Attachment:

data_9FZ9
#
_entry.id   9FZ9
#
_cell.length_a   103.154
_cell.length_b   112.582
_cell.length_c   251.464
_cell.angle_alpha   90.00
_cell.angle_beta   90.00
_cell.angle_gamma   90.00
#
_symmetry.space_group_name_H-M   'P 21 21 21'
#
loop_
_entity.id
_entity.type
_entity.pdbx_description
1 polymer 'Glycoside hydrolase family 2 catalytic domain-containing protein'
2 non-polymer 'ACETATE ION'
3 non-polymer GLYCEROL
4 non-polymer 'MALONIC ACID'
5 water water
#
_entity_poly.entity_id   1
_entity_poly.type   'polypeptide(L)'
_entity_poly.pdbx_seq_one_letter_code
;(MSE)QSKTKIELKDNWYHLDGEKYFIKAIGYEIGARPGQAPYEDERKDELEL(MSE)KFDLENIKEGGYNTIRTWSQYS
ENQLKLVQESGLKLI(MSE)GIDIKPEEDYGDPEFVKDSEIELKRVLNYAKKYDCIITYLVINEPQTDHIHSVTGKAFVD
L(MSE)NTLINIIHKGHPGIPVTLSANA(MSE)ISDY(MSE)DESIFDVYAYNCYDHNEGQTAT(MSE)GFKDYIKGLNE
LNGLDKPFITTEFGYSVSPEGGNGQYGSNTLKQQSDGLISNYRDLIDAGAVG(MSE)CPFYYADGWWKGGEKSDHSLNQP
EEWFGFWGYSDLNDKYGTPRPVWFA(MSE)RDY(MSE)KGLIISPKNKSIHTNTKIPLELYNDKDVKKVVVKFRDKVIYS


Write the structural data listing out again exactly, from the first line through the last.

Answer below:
data_9FZ9
#
_entry.id   9FZ9
#
_cell.length_a   103.154
_cell.length_b   112.582
_cell.length_c   251.464
_cell.angle_alpha   90.00
_cell.angle_beta   90.00
_cell.angle_gamma   90.00
#
_symmetry.space_group_name_H-M   'P 21 21 21'
#
loop_
_entity.id
_entity.type
_entity.pdbx_description
1 polymer 'Glycoside hydrolase family 2 catalytic domain-containing protein'
2 non-polymer 'ACETATE ION'
3 non-polymer GLYCEROL
4 non-polymer 'MALONIC ACID'
5 water water
#
_entity_poly.entity_id   1
_entity_poly.type   'polypeptide(L)'
_entity_poly.pdbx_seq_one_letter_code
;(MSE)QSKTKIELKDNWYHLDGEKYFIKAIGYEIGARPGQAPYEDERKDELEL(MSE)KFDLENIKEGGYNTIRTWSQYS
ENQLKLVQESGLKLI(MSE)GIDIKPEEDYGDPEFVKDSEIELKRVLNYAKKYDCIITYLVINEPQTDHIHSVTGKAFVD
L(MSE)NTLINIIHKGHPGIPVTLSANA(MSE)ISDY(MSE)DESIFDVYAYNCYDHNEGQTAT(MSE)GFKDYIKGLNE
LNGLDKPFITTEFGYSVSPEGGNGQYGSNTLKQQSDGLISNYRDLIDAGAVG(MSE)CPFYYADGWWKGGEKSDHSLNQP
EEWFGFWGYSDLNDKYGTPRPVWFA(MSE)RDY(MSE)KGLIISPKNKSIHTNTKIPLELYNDKDVKKVVVKFRDKVIYS